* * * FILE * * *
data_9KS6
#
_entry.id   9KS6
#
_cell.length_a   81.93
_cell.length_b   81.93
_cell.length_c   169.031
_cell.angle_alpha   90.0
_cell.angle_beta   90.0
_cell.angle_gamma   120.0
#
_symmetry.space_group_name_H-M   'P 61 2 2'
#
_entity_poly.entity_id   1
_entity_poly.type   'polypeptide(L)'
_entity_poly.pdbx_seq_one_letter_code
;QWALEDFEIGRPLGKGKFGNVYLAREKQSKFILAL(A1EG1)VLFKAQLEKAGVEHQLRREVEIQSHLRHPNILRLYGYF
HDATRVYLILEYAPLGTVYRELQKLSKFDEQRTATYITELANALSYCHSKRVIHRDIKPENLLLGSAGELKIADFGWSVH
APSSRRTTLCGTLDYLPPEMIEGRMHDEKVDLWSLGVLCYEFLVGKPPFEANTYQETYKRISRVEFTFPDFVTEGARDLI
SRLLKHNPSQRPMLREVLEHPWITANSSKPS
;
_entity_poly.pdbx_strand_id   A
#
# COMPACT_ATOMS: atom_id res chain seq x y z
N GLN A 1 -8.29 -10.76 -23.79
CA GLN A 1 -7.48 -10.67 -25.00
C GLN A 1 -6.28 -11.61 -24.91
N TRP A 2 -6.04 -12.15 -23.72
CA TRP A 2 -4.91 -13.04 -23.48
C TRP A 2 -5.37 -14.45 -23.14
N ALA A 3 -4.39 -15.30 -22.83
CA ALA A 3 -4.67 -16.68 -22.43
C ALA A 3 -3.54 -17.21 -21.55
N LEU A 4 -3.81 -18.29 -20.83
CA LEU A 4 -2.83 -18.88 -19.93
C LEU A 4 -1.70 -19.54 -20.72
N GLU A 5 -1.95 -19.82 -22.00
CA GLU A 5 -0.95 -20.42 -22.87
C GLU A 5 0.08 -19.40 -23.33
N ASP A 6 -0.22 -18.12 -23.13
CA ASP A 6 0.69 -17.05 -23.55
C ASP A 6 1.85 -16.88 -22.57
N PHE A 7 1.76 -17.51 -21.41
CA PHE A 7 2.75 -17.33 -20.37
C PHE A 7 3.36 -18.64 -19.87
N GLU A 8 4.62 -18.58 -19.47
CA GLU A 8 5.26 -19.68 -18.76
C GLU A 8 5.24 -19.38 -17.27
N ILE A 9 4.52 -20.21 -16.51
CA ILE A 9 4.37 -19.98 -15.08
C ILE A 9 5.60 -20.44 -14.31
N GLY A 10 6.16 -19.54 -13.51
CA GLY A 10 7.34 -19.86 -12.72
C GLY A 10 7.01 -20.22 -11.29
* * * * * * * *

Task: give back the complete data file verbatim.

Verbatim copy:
data_9KS6
#
_entry.id   9KS6
#
_cell.length_a   81.93
_cell.length_b   81.93
_cell.length_c   169.031
_cell.angle_alpha   90.0
_cell.angle_beta   90.0
_cell.angle_gamma   120.0
#
_symmetry.space_group_name_H-M   'P 61 2 2'
#
_entity_poly.entity_id   1
_entity_poly.type   'polypeptide(L)'
_entity_poly.pdbx_seq_one_letter_code
;QWALEDFEIGRPLGKGKFGNVYLAREKQSKFILAL(A1EG1)VLFKAQLEKAGVEHQLRREVEIQSHLRHPNILRLYGYF
HDATRVYLILEYAPLGTVYRELQKLSKFDEQRTATYITELANALSYCHSKRVIHRDIKPENLLLGSAGELKIADFGWSVH
APSSRRTTLCGTLDYLPPEMIEGRMHDEKVDLWSLGVLCYEFLVGKPPFEANTYQETYKRISRVEFTFPDFVTEGARDLI
SRLLKHNPSQRPMLREVLEHPWITANSSKPS
;
_entity_poly.pdbx_strand_id   A
#
# COMPACT_ATOMS: atom_id res chain seq x y z
N GLN A 1 -8.29 -10.76 -23.79
CA GLN A 1 -7.48 -10.67 -25.00
C GLN A 1 -6.28 -11.61 -24.91
N TRP A 2 -6.04 -12.15 -23.72
CA TRP A 2 -4.91 -13.04 -23.48
C TRP A 2 -5.37 -14.45 -23.14
N ALA A 3 -4.39 -15.30 -22.83
CA ALA A 3 -4.67 -16.68 -22.43
C ALA A 3 -3.54 -17.21 -21.55
N LEU A 4 -3.81 -18.29 -20.83
CA LEU A 4 -2.83 -18.88 -19.93
C LEU A 4 -1.70 -19.54 -20.72
N GLU A 5 -1.95 -19.82 -22.00
CA GLU A 5 -0.95 -20.42 -22.87
C GLU A 5 0.08 -19.40 -23.33
N ASP A 6 -0.22 -18.12 -23.13
CA ASP A 6 0.69 -17.05 -23.55
C ASP A 6 1.85 -16.88 -22.57
N PHE A 7 1.76 -17.51 -21.41
CA PHE A 7 2.75 -17.33 -20.37
C PHE A 7 3.36 -18.64 -19.87
N GLU A 8 4.62 -18.58 -19.47
CA GLU A 8 5.26 -19.68 -18.76
C GLU A 8 5.24 -19.38 -17.27
N ILE A 9 4.52 -20.21 -16.51
CA ILE A 9 4.37 -19.98 -15.08
C ILE A 9 5.60 -20.44 -14.31
N GLY A 10 6.16 -19.54 -13.51
CA GLY A 10 7.34 -19.86 -12.72
C GLY A 10 7.01 -20.22 -11.29